Here’s where it gets fun: You’ll want to name your packages in a way that grabs clients’ attention while still being informative. Take the three grooming packages we mentioned above, for example. You could call them:

  • Brush, Bath, and Save!
  • The Standard Spa
  • The Deluxe Salon Package

Ideally, the more expensive combinations will sound prestigious, while the less expensive ones will have names that make them sound more basic.

Step 3: Research your local grooming industry

Once your packages are built, it’s time to think about pricing. Your prices should be competitive, meaning that they’re similar to the “going rate” or the standard price in your area. Pricing competitively benefits both you and the rest of your local community.

By pricing too low, you could drag the going rate in your area down by forcing other groomers to lower their prices to compete with yours. This causes everyone to make less money. You might also risk being perceived as less experienced or unable to do your job if you’re not charging what everyone else is.
By pricing too high, you’re either pricing yourself out of the running, or you’ll drive the rate up. Driving up the rate sounds like a positive thing at first, but people won’t really make more money if local services become too expensive and clients lose interest in the industry.

Research other pet groomers with packages similar to yours and compare their prices to find the average rate in your area.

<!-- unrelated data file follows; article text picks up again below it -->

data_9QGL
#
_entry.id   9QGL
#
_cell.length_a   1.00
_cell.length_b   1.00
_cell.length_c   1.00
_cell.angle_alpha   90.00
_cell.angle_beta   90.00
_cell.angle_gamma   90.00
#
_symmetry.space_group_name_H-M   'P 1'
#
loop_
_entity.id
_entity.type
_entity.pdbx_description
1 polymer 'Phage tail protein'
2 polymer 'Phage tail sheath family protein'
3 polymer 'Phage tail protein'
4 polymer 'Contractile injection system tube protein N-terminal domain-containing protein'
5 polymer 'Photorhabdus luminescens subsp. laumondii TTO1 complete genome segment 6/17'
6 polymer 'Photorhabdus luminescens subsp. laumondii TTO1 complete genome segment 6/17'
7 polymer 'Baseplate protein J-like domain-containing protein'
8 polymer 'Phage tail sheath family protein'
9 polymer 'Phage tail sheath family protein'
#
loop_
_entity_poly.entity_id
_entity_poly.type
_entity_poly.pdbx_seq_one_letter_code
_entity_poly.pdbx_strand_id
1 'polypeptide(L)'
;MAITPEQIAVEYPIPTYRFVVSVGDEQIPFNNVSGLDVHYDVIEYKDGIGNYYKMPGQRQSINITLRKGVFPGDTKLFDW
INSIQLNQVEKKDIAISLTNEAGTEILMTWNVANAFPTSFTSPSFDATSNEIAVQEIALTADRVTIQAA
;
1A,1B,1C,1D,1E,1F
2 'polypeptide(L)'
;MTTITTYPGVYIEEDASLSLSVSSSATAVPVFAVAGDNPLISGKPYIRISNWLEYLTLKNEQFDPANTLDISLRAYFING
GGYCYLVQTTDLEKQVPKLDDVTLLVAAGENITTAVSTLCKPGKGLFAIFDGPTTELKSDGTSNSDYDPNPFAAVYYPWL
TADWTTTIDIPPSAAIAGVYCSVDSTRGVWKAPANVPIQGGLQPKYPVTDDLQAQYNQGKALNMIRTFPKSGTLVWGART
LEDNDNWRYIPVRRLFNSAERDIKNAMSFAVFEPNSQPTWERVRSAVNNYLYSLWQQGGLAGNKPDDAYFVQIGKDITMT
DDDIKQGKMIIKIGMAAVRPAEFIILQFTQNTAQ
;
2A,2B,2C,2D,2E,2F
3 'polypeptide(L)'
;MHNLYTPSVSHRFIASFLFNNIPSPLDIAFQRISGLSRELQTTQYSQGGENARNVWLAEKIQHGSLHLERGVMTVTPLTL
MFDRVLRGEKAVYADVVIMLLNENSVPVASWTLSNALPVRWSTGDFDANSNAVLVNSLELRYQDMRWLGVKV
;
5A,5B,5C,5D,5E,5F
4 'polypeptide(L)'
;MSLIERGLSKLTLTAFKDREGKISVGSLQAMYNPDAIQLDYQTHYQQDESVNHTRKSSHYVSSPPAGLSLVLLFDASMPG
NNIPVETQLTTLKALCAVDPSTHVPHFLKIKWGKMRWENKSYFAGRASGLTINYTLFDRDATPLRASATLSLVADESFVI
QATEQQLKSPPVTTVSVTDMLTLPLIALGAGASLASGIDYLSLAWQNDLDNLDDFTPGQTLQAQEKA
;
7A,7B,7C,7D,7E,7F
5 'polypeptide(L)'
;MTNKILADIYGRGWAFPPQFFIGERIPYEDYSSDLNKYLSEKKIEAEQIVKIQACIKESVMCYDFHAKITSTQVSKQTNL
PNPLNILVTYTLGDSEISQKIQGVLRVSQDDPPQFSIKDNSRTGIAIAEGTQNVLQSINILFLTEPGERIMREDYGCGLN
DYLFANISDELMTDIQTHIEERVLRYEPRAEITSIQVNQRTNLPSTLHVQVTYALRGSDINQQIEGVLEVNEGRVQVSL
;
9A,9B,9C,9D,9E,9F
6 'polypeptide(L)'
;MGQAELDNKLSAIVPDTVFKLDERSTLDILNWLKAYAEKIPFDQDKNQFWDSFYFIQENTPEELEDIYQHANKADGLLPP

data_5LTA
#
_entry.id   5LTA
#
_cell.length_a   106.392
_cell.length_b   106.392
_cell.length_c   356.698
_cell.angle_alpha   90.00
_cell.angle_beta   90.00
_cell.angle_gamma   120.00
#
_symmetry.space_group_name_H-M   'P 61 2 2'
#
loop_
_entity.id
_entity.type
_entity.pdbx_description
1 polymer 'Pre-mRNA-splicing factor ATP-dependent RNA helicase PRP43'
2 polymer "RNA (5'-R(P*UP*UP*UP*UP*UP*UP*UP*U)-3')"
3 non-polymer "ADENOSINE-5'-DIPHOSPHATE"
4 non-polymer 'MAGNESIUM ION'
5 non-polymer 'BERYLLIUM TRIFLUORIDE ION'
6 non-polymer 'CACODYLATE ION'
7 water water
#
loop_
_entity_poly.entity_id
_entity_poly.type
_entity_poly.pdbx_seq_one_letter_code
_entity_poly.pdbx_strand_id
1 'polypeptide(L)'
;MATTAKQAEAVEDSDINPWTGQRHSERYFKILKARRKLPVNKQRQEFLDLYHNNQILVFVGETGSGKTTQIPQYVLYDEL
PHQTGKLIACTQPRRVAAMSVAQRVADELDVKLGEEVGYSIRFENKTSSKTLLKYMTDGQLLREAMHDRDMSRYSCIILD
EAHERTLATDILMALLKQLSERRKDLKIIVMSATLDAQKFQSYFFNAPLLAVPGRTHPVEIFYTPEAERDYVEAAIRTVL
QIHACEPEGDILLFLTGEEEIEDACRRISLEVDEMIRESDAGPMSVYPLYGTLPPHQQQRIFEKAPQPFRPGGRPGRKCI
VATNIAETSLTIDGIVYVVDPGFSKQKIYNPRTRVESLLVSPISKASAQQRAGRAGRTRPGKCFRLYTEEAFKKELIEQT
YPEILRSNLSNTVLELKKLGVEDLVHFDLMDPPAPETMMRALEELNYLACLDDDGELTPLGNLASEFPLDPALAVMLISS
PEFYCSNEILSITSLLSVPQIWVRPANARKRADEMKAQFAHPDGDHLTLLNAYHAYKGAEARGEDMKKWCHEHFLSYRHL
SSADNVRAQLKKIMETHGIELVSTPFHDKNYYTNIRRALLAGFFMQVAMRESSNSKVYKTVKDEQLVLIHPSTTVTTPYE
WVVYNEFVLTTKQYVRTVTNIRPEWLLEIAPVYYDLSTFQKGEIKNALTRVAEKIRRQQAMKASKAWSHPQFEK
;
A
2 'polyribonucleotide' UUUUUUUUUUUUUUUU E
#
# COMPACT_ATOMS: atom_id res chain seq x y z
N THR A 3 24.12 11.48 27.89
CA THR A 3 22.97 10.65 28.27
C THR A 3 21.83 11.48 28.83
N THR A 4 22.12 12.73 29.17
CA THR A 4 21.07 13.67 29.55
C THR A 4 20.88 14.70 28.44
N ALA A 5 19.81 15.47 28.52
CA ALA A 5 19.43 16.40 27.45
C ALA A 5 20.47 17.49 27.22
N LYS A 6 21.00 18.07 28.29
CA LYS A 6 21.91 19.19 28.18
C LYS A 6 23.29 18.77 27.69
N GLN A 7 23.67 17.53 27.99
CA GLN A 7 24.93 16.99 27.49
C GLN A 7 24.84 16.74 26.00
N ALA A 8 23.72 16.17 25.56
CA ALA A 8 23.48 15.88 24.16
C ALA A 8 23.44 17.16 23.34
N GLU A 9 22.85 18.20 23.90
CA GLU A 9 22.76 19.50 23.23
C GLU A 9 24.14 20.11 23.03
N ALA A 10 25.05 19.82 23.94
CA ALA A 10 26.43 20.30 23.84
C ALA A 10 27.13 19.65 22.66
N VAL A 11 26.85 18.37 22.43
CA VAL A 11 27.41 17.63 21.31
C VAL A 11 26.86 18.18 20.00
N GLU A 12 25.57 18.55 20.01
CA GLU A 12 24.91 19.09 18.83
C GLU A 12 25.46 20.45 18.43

Step 4: Consider your level of experience

Pet groomers charging the “going rate” in your area might have been working professionally for many years. You want to charge a price that gives your skills credit, but acknowledges your level of experience.

There’s no shame in being a beginner, but you’ll also lose clients if you charge the same price as the seasoned professionals even though you’re not quite on their level in terms of skill. You might charge just below the going rate when you’re first starting out. Then, you can raise your dog grooming service prices  above the average rate if you’re very experienced and in demand.

Step 5: Stick to your guns

Once you’ve established your pricing, have confidence in the value of your packages! Offering the occasional discount or the option to bundle packages can be a great marketing tool, but don’t haggle or bargain. Your price is your price, and that’s that!

If people learn that your price can be knocked down with a little persuasion, you might find many clients trying to short-change you and you won’t be making what you’re worth as a result. Respectfully decline bargaining attempts, restate your price, and remain confident in what your skills are worth.

Note: If you suddenly realize that all of your clients beg you to lower your prices, investigate your local industry again. Ask yourself whether you’re actually overcharging or whether people just really enjoy discounts.

It’s about balance!

There’s no one-package-fits-all, but you can have fun with it! Think about what kind of packages you’d most like to purchase if you were the client, and combine your skills to offer a really great service. Stick close to the going rate, respect your local industry, and respect yourself as a professional!

Interested in taking your pet passion to the next level? Enroll in QC’s Dog Grooming Course!